Deep Thought

If the Beltway boys and girls think the number one problem with the Obama administration is trying to do too much, it would be nice if they paused their concern trolling and applied some pressure on the folks who are, for no reason whatsoever, delaying the votes of the people Obama has picked to join his administration help him get things done.






10 replies
  1. 1
    dmsilev says:

    But that wouldn’t be nearly bipartisan (def: Republicans get Democrats to do what Republicans want) enough. And that would make David Broder cry. And we can’t have that.

    -dms

  2. 2
    Rick Taylor says:

    Agreed. And this time it isn’t a purely Republican versus Democrat issue; Senator Robert Menendez, a Democrat, is one of the culprits in the blocks of science advisers.

  3. 3
    bob h says:

    David Brooks has been arguing that Obama is trying to "do too much", and also has been nefariously questioning the ability of human intelligence and reason to solve problems.

    He is really arguing that there is no point in undertaking government action to solve social problems.

    But didn’t Social Security and Medicare pretty much solve the problem of poverty among the aged? Didn’t establishment of the EPA lead to dramatic improvements in air quality? You could go on and on citing examples of human reason and intelligence lead to solutions to problems.

  4. 4
    comrade thalarctos says:

    On Nice Polite Republicans this morning, they ran a story on how slowly the sub-cabinet offices were being filled, not mentioning even once the holds that had been placed and the obstructionism that is occurring. Moreover, after spending several minutes painting a picture of an administration in disarray, they grudgingly acknowledge that the Obama administration is filling these posts faster than its recent predecessors–after all, can’t let the facts get in the way of the narrative, now can we?

  5. 5
    jwb says:

    On one point Brooks is correct, though: if the Dems can’t pass the long-term tax increases (cap and trade in particular), they’ll need to scale back the long-term spending commitments. If the Dems can’t bring long-term taxes and spending into a closer proximity to balance, they will be just as irresponsible as the Repubs. (The deficit from the short-term stimulus is not really an issue because it’s not structural.)

  6. 6
    Librarian says:

    And when they’re not saying he’s trying to do too much, they’re saying how he shouldn’t be attacking Limbaugh. Oh, no! He’s attacking Rush! How horrible! Get me my smelling salts…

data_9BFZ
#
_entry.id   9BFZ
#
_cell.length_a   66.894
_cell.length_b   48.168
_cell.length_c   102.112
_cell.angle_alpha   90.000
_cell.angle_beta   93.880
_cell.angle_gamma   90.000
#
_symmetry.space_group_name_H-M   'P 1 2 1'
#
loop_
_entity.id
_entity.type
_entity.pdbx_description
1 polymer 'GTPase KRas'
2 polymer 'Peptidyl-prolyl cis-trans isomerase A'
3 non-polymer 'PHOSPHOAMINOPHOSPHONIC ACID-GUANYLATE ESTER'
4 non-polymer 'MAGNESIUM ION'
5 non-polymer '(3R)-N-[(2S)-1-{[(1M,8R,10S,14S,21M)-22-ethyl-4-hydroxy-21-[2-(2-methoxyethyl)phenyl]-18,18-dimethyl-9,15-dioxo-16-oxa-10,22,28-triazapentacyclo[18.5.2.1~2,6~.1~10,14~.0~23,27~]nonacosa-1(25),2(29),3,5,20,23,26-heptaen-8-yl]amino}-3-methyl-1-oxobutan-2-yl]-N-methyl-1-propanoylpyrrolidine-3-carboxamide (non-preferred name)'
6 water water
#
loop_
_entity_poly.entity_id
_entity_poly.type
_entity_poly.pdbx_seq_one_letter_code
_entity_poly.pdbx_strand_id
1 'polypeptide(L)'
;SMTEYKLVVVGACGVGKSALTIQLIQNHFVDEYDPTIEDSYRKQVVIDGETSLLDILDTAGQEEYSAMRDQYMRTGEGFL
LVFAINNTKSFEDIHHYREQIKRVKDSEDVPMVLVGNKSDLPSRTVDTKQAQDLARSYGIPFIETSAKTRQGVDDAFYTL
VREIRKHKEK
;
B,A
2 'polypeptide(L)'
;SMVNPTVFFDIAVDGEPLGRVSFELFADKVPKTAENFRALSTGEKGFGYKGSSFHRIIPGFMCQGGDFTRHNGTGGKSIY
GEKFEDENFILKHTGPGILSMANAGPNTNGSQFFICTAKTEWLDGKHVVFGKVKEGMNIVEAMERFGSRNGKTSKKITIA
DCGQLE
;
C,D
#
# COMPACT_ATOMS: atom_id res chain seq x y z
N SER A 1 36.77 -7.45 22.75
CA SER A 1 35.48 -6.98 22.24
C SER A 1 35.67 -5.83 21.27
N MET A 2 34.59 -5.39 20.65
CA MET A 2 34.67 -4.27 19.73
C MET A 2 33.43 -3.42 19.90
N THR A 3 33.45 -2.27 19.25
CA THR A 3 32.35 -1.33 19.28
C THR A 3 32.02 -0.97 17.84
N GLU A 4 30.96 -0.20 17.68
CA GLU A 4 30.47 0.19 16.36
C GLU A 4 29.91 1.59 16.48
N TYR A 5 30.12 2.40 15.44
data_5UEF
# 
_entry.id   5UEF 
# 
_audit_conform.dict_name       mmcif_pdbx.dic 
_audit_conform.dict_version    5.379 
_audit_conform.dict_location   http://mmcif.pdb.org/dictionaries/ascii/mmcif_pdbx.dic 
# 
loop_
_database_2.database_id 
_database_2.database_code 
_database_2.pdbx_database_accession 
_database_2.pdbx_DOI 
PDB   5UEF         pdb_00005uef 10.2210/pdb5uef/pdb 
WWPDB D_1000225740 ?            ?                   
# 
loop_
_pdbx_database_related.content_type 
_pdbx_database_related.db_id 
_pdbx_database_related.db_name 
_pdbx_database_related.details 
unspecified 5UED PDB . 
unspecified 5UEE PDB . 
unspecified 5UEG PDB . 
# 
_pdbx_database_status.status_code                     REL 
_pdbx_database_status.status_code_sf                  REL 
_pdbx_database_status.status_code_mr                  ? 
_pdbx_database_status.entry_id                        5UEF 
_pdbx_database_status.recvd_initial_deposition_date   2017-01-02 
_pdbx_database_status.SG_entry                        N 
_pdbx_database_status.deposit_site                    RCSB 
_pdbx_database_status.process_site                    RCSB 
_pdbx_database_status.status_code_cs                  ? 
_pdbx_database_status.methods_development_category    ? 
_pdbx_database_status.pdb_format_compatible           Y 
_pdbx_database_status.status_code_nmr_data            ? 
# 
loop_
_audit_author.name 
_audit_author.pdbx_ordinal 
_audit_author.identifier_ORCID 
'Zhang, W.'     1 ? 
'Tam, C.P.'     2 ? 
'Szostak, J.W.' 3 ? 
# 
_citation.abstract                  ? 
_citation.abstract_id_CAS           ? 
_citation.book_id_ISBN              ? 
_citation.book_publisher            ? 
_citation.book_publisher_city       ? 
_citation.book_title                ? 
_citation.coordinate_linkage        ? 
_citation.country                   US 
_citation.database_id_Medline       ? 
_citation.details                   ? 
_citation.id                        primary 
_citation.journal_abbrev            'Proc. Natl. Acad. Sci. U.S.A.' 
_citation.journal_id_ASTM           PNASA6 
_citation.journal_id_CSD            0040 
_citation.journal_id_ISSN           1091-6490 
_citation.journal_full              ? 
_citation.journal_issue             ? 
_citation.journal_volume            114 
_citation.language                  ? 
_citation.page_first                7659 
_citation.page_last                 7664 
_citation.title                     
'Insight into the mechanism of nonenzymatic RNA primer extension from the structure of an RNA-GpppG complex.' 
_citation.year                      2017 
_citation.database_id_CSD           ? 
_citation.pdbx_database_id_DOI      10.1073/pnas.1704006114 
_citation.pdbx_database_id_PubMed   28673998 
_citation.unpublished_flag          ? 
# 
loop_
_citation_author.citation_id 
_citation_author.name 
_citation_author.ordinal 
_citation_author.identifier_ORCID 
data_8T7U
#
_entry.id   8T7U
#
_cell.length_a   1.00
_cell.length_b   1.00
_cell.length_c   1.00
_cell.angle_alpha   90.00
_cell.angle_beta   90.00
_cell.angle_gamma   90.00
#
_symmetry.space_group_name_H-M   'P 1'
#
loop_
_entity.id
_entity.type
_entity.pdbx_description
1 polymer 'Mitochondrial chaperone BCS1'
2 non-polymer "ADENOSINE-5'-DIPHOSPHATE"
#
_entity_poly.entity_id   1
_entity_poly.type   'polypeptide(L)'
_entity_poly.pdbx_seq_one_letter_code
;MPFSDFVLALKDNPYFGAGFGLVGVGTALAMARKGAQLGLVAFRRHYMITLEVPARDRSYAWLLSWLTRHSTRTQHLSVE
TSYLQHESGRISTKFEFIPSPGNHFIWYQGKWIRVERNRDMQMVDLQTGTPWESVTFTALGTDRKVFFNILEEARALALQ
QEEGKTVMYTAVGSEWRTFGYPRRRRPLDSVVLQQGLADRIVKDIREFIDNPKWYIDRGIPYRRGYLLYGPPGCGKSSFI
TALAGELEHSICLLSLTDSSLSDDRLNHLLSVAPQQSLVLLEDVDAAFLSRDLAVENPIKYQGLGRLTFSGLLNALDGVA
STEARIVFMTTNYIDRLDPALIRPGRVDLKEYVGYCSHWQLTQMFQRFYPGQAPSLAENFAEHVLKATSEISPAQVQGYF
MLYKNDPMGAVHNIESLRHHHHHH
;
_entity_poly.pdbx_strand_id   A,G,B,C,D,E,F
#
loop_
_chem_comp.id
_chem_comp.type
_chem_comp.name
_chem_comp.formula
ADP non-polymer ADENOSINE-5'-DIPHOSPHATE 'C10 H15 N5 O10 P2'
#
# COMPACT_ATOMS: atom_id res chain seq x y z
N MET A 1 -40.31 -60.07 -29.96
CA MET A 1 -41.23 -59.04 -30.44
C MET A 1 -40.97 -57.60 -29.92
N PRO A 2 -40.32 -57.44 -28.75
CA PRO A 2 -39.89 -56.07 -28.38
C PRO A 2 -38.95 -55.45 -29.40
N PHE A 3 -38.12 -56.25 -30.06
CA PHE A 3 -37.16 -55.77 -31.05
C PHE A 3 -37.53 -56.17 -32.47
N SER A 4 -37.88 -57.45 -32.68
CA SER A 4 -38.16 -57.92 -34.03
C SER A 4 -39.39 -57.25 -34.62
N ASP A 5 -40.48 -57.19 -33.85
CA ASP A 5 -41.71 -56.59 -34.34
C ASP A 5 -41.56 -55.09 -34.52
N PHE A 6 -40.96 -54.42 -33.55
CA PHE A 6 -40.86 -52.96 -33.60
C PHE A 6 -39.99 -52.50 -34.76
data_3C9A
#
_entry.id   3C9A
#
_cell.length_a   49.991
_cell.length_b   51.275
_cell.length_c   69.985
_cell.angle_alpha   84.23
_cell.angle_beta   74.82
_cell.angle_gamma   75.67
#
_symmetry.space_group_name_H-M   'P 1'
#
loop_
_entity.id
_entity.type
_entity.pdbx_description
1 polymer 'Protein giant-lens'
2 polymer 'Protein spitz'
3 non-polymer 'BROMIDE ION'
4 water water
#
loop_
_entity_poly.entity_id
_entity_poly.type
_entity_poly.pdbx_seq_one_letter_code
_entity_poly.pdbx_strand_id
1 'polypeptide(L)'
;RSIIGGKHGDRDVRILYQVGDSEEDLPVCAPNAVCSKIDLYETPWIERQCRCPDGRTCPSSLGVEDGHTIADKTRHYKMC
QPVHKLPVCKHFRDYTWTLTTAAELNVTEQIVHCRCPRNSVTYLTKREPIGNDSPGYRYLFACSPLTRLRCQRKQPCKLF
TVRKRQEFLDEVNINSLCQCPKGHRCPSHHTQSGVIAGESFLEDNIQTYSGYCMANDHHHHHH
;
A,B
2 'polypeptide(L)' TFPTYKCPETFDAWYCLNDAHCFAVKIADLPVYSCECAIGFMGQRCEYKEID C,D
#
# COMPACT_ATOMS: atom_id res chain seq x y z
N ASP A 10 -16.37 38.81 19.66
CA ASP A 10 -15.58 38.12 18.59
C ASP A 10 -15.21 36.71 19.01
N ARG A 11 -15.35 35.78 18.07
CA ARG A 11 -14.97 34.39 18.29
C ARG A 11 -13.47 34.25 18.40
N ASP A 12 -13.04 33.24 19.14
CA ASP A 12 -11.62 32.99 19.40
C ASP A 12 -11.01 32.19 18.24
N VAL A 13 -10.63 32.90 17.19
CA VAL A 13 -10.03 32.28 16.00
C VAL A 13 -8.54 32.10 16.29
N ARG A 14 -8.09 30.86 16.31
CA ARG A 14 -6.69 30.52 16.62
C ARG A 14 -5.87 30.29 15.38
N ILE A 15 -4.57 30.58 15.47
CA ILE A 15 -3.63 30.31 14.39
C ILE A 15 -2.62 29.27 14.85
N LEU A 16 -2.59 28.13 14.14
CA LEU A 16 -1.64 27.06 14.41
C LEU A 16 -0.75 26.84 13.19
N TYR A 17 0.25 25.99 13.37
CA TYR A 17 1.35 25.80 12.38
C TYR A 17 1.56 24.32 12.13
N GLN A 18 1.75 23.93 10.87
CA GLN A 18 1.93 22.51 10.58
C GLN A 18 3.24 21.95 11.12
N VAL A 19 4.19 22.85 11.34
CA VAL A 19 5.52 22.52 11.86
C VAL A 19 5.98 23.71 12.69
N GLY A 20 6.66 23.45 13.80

7. 7
    Bulworth says:

    The desperate calls for glorious inaction on the part of John Boehner, David Brooks, Lou Dobbs, Judd Gregg, CNBC, and Evan Bayh remind me of a much quoted anecdote from the Civil War in which Lincoln, much exasperated with General McClellan’s failure to use the army for something other than marching, came up with his own battle plan and is said to have remarked "that if General McClellan isn’t using the army, he (Lincoln) would like to borrow it for a while".

    If the media and congressional elite don’t want to use the government, we the people, after years of negligence and inaction, would like to borrow it for a while.

  8. 8
    jcricket says:

    Look, Politico’s so out of real news they’re running articles on Obama’s use of the Teleprompter. Apparently, GW didn’t use the Teleprompter at small events, he spoke off the cuff… no wait, he used giant index cards (which are basically low-tech teleprompters).

    They’re trying to start a meme, clearly, that Obama’s not a good speaker, or doesn’t own his words/speeches. Note no articles about Bush’s use of giant index cards. In fact, I remember plenty of articles about how much Bush "connected" with the (hand-chosen, Republican only, but let’s pretend they’re not) audiences of real people around the country with his folksy chit-chat.

    This is what Josh Marshall means when he says the DC establishment is built for/tilted towards Republican rule.

  9. 9
    Cris says:

    When the walls are collapsing, pieces of the ceiling have already started falling, and there are huge holes in the floor, is it really possible to "do too much" to try to fix it?

  10. 10
    Bulworth says:

    @Cris:

    Heh, indeedy. Maybe the media would like to just have the government sweep the floors in such a circumstance.

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